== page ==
Joining the adoption of autonomous equipment, Tyson Foods will be making deliveries in refrigerated trucks beginning this week. The new trucks will be running in partnership with Gatik to make deliveries 18 hours per day of Jimmy Dean and BallPark products to distribution and storage facilities in the Rogers and Springdale, Ark. areas.
It all seems a little weird, but the introduction will only include short-haul deliveries for now. The company’s announcement follows third-quarter losses and the closure of four poultry plants across three states, including Arkansas.
The deployment will introduce Gatik trucks equipped with commercial-grade autonomous technology to the Tyson supply chain, operating on predetermined short-haul, repeated routes to support fast and efficient product flow from plant to storage facilities. Tyson hopes that with a nationwide truck driver shortage, these autonomous trucks will prove an innovative and safe option while elevating drivers to other transportation positions within Tyson.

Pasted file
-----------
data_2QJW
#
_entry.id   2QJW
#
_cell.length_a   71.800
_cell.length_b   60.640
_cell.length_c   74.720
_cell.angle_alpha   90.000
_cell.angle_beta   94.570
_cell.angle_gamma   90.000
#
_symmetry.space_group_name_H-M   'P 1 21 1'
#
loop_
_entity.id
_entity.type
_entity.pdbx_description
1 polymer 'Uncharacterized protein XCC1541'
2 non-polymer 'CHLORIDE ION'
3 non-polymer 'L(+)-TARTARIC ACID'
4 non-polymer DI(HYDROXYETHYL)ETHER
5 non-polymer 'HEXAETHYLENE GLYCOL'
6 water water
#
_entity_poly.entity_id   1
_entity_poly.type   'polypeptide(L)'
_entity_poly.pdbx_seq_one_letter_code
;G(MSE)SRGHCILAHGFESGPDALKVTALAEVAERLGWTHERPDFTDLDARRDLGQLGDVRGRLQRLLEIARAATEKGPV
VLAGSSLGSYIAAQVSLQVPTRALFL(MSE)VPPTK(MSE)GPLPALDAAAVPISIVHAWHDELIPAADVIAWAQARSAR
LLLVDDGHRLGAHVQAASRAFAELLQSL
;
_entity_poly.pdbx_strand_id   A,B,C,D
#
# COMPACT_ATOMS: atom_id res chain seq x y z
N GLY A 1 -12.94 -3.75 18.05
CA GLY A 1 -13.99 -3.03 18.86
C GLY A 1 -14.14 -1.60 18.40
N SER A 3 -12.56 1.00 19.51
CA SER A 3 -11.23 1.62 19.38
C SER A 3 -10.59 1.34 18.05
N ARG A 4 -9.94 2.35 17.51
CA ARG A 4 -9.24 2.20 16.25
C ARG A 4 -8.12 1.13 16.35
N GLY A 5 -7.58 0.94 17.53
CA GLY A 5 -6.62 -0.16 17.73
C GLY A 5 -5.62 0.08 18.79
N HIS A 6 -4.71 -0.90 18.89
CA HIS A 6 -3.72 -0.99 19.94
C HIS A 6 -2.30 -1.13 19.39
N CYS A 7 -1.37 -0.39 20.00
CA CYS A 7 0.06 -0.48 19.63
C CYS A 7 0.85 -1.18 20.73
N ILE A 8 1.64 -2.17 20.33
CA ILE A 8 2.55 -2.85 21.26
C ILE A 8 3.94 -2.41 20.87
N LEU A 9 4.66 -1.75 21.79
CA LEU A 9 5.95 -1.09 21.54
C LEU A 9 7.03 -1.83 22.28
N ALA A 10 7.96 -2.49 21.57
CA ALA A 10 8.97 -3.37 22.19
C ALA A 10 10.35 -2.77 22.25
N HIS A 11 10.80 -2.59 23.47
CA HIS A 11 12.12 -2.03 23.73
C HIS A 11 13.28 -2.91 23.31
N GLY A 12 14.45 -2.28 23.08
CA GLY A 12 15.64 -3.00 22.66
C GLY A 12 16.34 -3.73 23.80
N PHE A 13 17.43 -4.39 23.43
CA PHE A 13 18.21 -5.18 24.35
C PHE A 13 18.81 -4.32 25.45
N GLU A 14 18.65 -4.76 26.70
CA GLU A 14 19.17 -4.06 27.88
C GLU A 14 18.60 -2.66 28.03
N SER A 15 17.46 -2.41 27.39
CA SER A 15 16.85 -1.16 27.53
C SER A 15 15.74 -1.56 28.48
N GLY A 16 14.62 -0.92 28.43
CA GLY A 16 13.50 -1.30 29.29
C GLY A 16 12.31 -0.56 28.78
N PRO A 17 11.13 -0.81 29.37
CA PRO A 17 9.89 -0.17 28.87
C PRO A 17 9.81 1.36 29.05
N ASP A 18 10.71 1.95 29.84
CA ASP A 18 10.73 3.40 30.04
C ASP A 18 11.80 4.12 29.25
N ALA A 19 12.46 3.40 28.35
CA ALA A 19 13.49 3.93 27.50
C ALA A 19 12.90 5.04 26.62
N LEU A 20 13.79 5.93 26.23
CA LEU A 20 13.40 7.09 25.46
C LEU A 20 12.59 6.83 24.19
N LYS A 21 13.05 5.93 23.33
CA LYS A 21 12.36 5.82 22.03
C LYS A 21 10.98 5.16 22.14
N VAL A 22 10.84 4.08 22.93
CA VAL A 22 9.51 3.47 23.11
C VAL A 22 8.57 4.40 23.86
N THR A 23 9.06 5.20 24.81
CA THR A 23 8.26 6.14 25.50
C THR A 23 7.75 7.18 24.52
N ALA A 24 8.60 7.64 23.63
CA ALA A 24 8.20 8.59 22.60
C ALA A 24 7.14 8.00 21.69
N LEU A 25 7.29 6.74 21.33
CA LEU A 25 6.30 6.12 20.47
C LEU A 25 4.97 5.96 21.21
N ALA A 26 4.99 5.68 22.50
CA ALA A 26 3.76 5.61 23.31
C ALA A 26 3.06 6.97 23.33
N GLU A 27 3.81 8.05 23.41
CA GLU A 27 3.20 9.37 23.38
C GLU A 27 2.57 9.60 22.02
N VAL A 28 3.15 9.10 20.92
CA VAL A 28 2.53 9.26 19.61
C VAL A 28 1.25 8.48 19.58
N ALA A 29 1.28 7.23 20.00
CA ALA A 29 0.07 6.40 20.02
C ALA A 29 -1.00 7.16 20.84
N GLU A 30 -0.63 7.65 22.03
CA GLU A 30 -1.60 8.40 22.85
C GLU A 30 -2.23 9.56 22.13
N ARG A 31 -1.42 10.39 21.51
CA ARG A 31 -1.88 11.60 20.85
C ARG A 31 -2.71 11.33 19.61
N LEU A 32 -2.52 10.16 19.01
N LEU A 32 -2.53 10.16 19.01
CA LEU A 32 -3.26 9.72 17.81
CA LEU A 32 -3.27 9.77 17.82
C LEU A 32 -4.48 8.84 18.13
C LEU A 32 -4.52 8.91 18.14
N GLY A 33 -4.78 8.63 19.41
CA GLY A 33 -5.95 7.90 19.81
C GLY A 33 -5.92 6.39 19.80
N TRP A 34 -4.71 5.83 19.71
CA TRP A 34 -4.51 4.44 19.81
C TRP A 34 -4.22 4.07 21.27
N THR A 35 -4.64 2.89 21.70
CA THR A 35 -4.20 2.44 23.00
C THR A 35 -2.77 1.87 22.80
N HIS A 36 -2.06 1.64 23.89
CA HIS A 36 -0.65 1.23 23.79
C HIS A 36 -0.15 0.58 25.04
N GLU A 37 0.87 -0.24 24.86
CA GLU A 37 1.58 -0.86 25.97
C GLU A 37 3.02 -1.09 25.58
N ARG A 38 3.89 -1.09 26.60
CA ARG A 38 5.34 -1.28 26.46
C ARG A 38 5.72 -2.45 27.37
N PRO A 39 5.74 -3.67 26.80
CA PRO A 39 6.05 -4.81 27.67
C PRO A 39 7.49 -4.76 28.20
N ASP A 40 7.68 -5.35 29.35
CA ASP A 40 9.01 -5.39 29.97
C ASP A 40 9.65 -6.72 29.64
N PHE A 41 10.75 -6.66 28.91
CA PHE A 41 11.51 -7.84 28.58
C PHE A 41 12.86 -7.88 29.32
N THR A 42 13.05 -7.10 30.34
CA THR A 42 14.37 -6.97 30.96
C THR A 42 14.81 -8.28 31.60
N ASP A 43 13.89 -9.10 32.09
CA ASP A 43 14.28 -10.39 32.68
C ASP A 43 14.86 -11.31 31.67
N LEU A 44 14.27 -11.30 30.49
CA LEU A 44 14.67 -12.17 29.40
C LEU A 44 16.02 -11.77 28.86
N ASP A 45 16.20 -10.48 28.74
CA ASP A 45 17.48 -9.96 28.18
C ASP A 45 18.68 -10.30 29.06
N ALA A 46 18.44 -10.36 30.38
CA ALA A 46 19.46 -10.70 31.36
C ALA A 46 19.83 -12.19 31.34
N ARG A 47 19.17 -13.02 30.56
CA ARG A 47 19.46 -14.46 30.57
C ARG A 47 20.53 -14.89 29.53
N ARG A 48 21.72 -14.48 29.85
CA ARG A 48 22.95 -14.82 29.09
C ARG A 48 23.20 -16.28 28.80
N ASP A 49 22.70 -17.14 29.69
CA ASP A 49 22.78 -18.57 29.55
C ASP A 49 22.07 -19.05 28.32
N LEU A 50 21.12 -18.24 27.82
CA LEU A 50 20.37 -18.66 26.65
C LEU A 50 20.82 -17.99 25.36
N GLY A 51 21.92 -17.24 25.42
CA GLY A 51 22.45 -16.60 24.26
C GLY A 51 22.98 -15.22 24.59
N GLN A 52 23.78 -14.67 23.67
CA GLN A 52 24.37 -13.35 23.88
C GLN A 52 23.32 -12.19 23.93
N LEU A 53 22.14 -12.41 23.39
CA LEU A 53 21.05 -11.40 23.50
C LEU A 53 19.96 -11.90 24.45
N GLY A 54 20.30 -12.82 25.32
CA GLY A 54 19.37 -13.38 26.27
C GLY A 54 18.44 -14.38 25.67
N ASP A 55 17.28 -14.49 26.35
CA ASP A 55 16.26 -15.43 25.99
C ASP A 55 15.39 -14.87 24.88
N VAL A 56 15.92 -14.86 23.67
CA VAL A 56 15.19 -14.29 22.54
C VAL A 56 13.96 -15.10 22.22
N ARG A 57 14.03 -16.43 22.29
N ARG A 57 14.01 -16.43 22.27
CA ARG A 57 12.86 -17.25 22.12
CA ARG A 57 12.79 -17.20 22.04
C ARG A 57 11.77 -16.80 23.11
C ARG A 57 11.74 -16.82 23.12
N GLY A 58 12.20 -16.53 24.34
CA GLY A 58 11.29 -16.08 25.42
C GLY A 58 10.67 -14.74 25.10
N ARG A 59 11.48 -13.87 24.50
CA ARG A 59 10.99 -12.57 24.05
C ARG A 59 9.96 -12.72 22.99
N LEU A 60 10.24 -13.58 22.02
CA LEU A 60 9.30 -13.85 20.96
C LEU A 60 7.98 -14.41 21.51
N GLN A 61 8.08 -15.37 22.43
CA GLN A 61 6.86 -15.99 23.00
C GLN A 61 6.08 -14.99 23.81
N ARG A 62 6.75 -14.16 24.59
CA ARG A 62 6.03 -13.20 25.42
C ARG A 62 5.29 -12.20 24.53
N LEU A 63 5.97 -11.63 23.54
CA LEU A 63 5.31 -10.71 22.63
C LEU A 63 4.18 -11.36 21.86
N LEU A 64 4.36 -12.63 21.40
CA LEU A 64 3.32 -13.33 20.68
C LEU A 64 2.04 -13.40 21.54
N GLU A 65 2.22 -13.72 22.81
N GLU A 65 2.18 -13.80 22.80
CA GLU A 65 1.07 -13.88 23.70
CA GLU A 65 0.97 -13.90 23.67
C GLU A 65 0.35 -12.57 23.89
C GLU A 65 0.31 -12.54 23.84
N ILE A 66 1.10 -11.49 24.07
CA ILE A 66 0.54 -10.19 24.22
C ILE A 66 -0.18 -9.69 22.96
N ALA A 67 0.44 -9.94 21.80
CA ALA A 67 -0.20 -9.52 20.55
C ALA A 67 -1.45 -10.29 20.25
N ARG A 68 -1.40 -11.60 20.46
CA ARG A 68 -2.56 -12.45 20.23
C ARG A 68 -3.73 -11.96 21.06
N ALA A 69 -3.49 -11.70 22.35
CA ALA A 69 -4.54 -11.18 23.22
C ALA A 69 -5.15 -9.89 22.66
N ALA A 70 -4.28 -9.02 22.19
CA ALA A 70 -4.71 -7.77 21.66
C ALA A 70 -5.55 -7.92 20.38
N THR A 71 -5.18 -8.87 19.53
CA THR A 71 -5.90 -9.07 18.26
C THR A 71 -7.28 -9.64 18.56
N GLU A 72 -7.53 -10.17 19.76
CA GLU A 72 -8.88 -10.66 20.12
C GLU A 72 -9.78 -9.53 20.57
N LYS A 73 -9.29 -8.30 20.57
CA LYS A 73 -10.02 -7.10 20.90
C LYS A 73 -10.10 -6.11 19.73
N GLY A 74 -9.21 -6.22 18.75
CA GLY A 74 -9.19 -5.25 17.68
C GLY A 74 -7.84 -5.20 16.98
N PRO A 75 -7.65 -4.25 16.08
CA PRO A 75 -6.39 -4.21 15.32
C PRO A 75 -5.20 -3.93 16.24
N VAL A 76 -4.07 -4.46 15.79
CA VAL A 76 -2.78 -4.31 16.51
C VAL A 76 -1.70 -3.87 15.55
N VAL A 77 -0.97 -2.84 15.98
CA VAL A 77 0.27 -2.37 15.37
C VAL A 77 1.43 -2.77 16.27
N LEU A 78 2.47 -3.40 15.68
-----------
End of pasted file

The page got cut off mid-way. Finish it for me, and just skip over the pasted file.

Gatik is already delivering for Kroger’s Customer Fulfillment Center in Dallas, Texas.
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“At Tyson Foods, we are innovating and using automation throughout our business, including in transportation,” said Patrick Simmons, vice president of transportation for Tyson Foods. “This partnership allows us to strategically place our drivers where they are needed most while still reliably and safely transporting protein from the plant to distribution centers.”
Tyson says that the partnership will increase asset utilization with short-haul logistics, inventories, while increasing efficiency and reducing emissions.